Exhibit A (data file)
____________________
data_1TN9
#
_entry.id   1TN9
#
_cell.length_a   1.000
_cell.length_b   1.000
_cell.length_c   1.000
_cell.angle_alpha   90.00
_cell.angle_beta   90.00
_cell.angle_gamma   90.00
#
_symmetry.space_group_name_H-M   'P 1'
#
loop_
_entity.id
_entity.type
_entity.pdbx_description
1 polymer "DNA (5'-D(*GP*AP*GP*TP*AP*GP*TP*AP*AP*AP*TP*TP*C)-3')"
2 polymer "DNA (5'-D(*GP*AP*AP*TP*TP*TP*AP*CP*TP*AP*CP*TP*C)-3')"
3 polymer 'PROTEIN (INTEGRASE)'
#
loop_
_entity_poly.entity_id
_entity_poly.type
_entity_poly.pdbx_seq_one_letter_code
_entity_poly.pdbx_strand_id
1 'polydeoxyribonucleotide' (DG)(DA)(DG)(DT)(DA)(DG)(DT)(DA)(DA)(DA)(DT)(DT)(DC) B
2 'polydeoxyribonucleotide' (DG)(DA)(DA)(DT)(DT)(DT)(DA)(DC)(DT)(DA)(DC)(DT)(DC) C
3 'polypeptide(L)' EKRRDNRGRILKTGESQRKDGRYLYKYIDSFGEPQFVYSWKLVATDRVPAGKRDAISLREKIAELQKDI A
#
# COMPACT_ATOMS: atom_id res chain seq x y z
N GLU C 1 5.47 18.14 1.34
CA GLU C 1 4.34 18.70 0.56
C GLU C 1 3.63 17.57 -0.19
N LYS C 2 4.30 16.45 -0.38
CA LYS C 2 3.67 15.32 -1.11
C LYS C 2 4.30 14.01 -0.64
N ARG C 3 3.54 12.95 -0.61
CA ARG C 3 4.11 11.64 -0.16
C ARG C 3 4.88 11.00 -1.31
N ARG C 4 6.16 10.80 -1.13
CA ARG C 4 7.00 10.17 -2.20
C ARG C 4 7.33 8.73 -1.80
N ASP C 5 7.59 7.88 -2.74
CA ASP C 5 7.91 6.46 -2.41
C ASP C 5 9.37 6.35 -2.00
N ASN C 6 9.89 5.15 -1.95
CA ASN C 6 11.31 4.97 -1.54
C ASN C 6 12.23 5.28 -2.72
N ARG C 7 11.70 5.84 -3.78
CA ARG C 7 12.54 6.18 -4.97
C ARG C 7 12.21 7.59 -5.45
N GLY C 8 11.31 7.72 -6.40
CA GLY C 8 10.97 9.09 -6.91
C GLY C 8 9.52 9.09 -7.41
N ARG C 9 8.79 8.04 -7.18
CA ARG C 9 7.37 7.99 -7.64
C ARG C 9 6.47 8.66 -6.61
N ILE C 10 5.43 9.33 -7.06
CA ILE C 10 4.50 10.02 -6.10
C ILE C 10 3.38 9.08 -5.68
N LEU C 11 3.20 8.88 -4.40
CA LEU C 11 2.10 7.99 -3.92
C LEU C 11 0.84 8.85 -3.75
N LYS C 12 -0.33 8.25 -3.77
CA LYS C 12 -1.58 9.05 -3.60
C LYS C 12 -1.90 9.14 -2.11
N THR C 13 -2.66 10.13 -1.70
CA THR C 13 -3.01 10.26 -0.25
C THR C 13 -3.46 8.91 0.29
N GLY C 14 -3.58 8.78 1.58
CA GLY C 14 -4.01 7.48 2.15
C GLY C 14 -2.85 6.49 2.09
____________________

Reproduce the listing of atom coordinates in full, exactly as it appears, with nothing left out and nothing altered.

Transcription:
data_1TN9
#
_entry.id   1TN9
#
_cell.length_a   1.000
_cell.length_b   1.000
_cell.length_c   1.000
_cell.angle_alpha   90.00
_cell.angle_beta   90.00
_cell.angle_gamma   90.00
#
_symmetry.space_group_name_H-M   'P 1'
#
loop_
_entity.id
_entity.type
_entity.pdbx_description
1 polymer "DNA (5'-D(*GP*AP*GP*TP*AP*GP*TP*AP*AP*AP*TP*TP*C)-3')"
2 polymer "DNA (5'-D(*GP*AP*AP*TP*TP*TP*AP*CP*TP*AP*CP*TP*C)-3')"
3 polymer 'PROTEIN (INTEGRASE)'
#
loop_
_entity_poly.entity_id
_entity_poly.type
_entity_poly.pdbx_seq_one_letter_code
_entity_poly.pdbx_strand_id
1 'polydeoxyribonucleotide' (DG)(DA)(DG)(DT)(DA)(DG)(DT)(DA)(DA)(DA)(DT)(DT)(DC) B
2 'polydeoxyribonucleotide' (DG)(DA)(DA)(DT)(DT)(DT)(DA)(DC)(DT)(DA)(DC)(DT)(DC) C
3 'polypeptide(L)' EKRRDNRGRILKTGESQRKDGRYLYKYIDSFGEPQFVYSWKLVATDRVPAGKRDAISLREKIAELQKDI A
#
# COMPACT_ATOMS: atom_id res chain seq x y z
N GLU C 1 5.47 18.14 1.34
CA GLU C 1 4.34 18.70 0.56
C GLU C 1 3.63 17.57 -0.19
N LYS C 2 4.30 16.45 -0.38
CA LYS C 2 3.67 15.32 -1.11
C LYS C 2 4.30 14.01 -0.64
N ARG C 3 3.54 12.95 -0.61
CA ARG C 3 4.11 11.64 -0.16
C ARG C 3 4.88 11.00 -1.31
N ARG C 4 6.16 10.80 -1.13
CA ARG C 4 7.00 10.17 -2.20
C ARG C 4 7.33 8.73 -1.80
N ASP C 5 7.59 7.88 -2.74
CA ASP C 5 7.91 6.46 -2.41
C ASP C 5 9.37 6.35 -2.00
N ASN C 6 9.89 5.15 -1.95
CA ASN C 6 11.31 4.97 -1.54
C ASN C 6 12.23 5.28 -2.72
N ARG C 7 11.70 5.84 -3.78
CA ARG C 7 12.54 6.18 -4.97
C ARG C 7 12.21 7.59 -5.45
N GLY C 8 11.31 7.72 -6.40
CA GLY C 8 10.97 9.09 -6.91
C GLY C 8 9.52 9.09 -7.41
N ARG C 9 8.79 8.04 -7.18
CA ARG C 9 7.37 7.99 -7.64
C ARG C 9 6.47 8.66 -6.61
N ILE C 10 5.43 9.33 -7.06
CA ILE C 10 4.50 10.02 -6.10
C ILE C 10 3.38 9.08 -5.68
N LEU C 11 3.20 8.88 -4.40
CA LEU C 11 2.10 7.99 -3.92
C LEU C 11 0.84 8.85 -3.75
N LYS C 12 -0.33 8.25 -3.77
CA LYS C 12 -1.58 9.05 -3.60
C LYS C 12 -1.90 9.14 -2.11
N THR C 13 -2.66 10.13 -1.70
CA THR C 13 -3.01 10.26 -0.25
C THR C 13 -3.46 8.91 0.29
N GLY C 14 -3.58 8.78 1.58
CA GLY C 14 -4.01 7.48 2.15
C GLY C 14 -2.85 6.49 2.09